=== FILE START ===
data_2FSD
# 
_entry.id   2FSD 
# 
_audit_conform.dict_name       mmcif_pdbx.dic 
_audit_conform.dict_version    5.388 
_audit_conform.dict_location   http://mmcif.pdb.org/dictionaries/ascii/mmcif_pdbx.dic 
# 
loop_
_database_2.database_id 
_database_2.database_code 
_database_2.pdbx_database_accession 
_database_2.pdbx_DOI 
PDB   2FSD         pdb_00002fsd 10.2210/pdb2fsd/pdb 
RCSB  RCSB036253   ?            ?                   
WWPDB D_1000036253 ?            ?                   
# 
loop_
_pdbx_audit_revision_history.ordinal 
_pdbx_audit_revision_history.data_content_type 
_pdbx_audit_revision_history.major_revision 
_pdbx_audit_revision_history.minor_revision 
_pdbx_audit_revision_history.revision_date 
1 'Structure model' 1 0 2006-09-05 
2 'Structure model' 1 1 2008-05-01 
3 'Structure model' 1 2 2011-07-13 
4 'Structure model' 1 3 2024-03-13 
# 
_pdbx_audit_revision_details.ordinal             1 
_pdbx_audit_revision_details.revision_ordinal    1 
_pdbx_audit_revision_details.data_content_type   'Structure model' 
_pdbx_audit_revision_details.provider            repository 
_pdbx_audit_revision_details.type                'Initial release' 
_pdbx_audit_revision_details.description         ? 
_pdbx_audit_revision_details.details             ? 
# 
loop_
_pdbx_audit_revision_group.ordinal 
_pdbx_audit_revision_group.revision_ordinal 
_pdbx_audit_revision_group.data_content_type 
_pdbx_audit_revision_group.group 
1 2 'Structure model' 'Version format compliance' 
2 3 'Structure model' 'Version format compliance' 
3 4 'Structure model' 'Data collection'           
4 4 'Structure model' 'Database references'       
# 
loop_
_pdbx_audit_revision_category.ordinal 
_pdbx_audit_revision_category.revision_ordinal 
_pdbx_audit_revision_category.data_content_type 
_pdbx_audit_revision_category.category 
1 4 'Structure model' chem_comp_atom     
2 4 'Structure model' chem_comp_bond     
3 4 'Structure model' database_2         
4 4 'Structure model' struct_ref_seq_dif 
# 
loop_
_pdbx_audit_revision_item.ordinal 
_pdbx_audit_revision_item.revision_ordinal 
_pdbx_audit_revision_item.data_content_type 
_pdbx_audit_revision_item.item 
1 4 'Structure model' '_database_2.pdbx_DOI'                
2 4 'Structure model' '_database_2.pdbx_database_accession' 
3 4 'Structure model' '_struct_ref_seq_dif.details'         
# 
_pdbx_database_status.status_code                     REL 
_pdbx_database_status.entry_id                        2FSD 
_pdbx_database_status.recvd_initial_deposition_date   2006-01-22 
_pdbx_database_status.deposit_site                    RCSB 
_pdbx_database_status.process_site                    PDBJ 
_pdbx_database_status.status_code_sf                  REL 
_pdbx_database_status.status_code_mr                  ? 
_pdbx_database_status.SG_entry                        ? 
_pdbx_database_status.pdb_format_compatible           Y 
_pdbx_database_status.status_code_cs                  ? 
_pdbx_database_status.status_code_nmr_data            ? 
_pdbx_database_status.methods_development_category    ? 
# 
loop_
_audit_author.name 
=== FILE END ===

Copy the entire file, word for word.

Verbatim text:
data_2FSD
# 
_entry.id   2FSD 
# 
_audit_conform.dict_name       mmcif_pdbx.dic 
_audit_conform.dict_version    5.388 
_audit_conform.dict_location   http://mmcif.pdb.org/dictionaries/ascii/mmcif_pdbx.dic 
# 
loop_
_database_2.database_id 
_database_2.database_code 
_database_2.pdbx_database_accession 
_database_2.pdbx_DOI 
PDB   2FSD         pdb_00002fsd 10.2210/pdb2fsd/pdb 
RCSB  RCSB036253   ?            ?                   
WWPDB D_1000036253 ?            ?                   
# 
loop_
_pdbx_audit_revision_history.ordinal 
_pdbx_audit_revision_history.data_content_type 
_pdbx_audit_revision_history.major_revision 
_pdbx_audit_revision_history.minor_revision 
_pdbx_audit_revision_history.revision_date 
1 'Structure model' 1 0 2006-09-05 
2 'Structure model' 1 1 2008-05-01 
3 'Structure model' 1 2 2011-07-13 
4 'Structure model' 1 3 2024-03-13 
# 
_pdbx_audit_revision_details.ordinal             1 
_pdbx_audit_revision_details.revision_ordinal    1 
_pdbx_audit_revision_details.data_content_type   'Structure model' 
_pdbx_audit_revision_details.provider            repository 
_pdbx_audit_revision_details.type                'Initial release' 
_pdbx_audit_revision_details.description         ? 
_pdbx_audit_revision_details.details             ? 
# 
loop_
_pdbx_audit_revision_group.ordinal 
_pdbx_audit_revision_group.revision_ordinal 
_pdbx_audit_revision_group.data_content_type 
_pdbx_audit_revision_group.group 
1 2 'Structure model' 'Version format compliance' 
2 3 'Structure model' 'Version format compliance' 
3 4 'Structure model' 'Data collection'           
4 4 'Structure model' 'Database references'       
# 
loop_
_pdbx_audit_revision_category.ordinal 
_pdbx_audit_revision_category.revision_ordinal 
_pdbx_audit_revision_category.data_content_type 
_pdbx_audit_revision_category.category 
1 4 'Structure model' chem_comp_atom     
2 4 'Structure model' chem_comp_bond     
3 4 'Structure model' database_2         
4 4 'Structure model' struct_ref_seq_dif 
# 
loop_
_pdbx_audit_revision_item.ordinal 
_pdbx_audit_revision_item.revision_ordinal 
_pdbx_audit_revision_item.data_content_type 
_pdbx_audit_revision_item.item 
1 4 'Structure model' '_database_2.pdbx_DOI'                
2 4 'Structure model' '_database_2.pdbx_database_accession' 
3 4 'Structure model' '_struct_ref_seq_dif.details'         
# 
_pdbx_database_status.status_code                     REL 
_pdbx_database_status.entry_id                        2FSD 
_pdbx_database_status.recvd_initial_deposition_date   2006-01-22 
_pdbx_database_status.deposit_site                    RCSB 
_pdbx_database_status.process_site                    PDBJ 
_pdbx_database_status.status_code_sf                  REL 
_pdbx_database_status.status_code_mr                  ? 
_pdbx_database_status.SG_entry                        ? 
_pdbx_database_status.pdb_format_compatible           Y 
_pdbx_database_status.status_code_cs                  ? 
_pdbx_database_status.status_code_nmr_data            ? 
_pdbx_database_status.methods_development_category    ? 
# 
loop_
_audit_author.name 